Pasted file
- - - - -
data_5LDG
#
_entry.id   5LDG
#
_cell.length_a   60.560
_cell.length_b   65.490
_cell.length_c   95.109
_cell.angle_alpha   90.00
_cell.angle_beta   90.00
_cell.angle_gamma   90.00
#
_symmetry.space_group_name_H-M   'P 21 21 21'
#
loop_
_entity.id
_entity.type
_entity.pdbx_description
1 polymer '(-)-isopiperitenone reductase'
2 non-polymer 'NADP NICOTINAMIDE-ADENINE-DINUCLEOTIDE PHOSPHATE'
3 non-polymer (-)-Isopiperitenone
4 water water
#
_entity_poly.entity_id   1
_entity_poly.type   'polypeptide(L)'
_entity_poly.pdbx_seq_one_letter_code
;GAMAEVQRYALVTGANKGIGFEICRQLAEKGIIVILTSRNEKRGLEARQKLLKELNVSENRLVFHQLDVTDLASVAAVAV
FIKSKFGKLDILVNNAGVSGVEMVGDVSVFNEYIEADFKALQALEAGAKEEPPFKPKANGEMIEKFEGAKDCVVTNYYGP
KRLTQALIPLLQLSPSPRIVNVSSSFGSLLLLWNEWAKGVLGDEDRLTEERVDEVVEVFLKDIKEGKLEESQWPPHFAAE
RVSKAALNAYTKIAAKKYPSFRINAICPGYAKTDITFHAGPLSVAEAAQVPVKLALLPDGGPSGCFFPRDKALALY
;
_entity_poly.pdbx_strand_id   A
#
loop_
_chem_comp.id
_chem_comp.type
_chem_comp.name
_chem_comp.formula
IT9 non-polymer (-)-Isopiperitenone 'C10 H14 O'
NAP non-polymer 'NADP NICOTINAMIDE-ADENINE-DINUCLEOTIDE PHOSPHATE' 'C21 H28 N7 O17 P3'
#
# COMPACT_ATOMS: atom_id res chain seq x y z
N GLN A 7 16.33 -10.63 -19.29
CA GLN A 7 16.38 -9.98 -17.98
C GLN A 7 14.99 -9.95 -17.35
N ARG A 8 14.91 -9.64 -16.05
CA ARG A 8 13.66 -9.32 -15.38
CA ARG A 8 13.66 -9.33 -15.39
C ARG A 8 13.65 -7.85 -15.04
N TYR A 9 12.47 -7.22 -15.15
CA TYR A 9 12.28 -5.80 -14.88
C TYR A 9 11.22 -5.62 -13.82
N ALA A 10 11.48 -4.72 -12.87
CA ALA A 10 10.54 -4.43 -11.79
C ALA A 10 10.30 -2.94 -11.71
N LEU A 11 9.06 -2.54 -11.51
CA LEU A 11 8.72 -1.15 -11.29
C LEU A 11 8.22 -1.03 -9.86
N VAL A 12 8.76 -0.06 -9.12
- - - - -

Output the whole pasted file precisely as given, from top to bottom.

data_5LDG
#
_entry.id   5LDG
#
_cell.length_a   60.560
_cell.length_b   65.490
_cell.length_c   95.109
_cell.angle_alpha   90.00
_cell.angle_beta   90.00
_cell.angle_gamma   90.00
#
_symmetry.space_group_name_H-M   'P 21 21 21'
#
loop_
_entity.id
_entity.type
_entity.pdbx_description
1 polymer '(-)-isopiperitenone reductase'
2 non-polymer 'NADP NICOTINAMIDE-ADENINE-DINUCLEOTIDE PHOSPHATE'
3 non-polymer (-)-Isopiperitenone
4 water water
#
_entity_poly.entity_id   1
_entity_poly.type   'polypeptide(L)'
_entity_poly.pdbx_seq_one_letter_code
;GAMAEVQRYALVTGANKGIGFEICRQLAEKGIIVILTSRNEKRGLEARQKLLKELNVSENRLVFHQLDVTDLASVAAVAV
FIKSKFGKLDILVNNAGVSGVEMVGDVSVFNEYIEADFKALQALEAGAKEEPPFKPKANGEMIEKFEGAKDCVVTNYYGP
KRLTQALIPLLQLSPSPRIVNVSSSFGSLLLLWNEWAKGVLGDEDRLTEERVDEVVEVFLKDIKEGKLEESQWPPHFAAE
RVSKAALNAYTKIAAKKYPSFRINAICPGYAKTDITFHAGPLSVAEAAQVPVKLALLPDGGPSGCFFPRDKALALY
;
_entity_poly.pdbx_strand_id   A
#
loop_
_chem_comp.id
_chem_comp.type
_chem_comp.name
_chem_comp.formula
IT9 non-polymer (-)-Isopiperitenone 'C10 H14 O'
NAP non-polymer 'NADP NICOTINAMIDE-ADENINE-DINUCLEOTIDE PHOSPHATE' 'C21 H28 N7 O17 P3'
#
# COMPACT_ATOMS: atom_id res chain seq x y z
N GLN A 7 16.33 -10.63 -19.29
CA GLN A 7 16.38 -9.98 -17.98
C GLN A 7 14.99 -9.95 -17.35
N ARG A 8 14.91 -9.64 -16.05
CA ARG A 8 13.66 -9.32 -15.38
CA ARG A 8 13.66 -9.33 -15.39
C ARG A 8 13.65 -7.85 -15.04
N TYR A 9 12.47 -7.22 -15.15
CA TYR A 9 12.28 -5.80 -14.88
C TYR A 9 11.22 -5.62 -13.82
N ALA A 10 11.48 -4.72 -12.87
CA ALA A 10 10.54 -4.43 -11.79
C ALA A 10 10.30 -2.94 -11.71
N LEU A 11 9.06 -2.54 -11.51
CA LEU A 11 8.72 -1.15 -11.29
C LEU A 11 8.22 -1.03 -9.86
N VAL A 12 8.76 -0.06 -9.12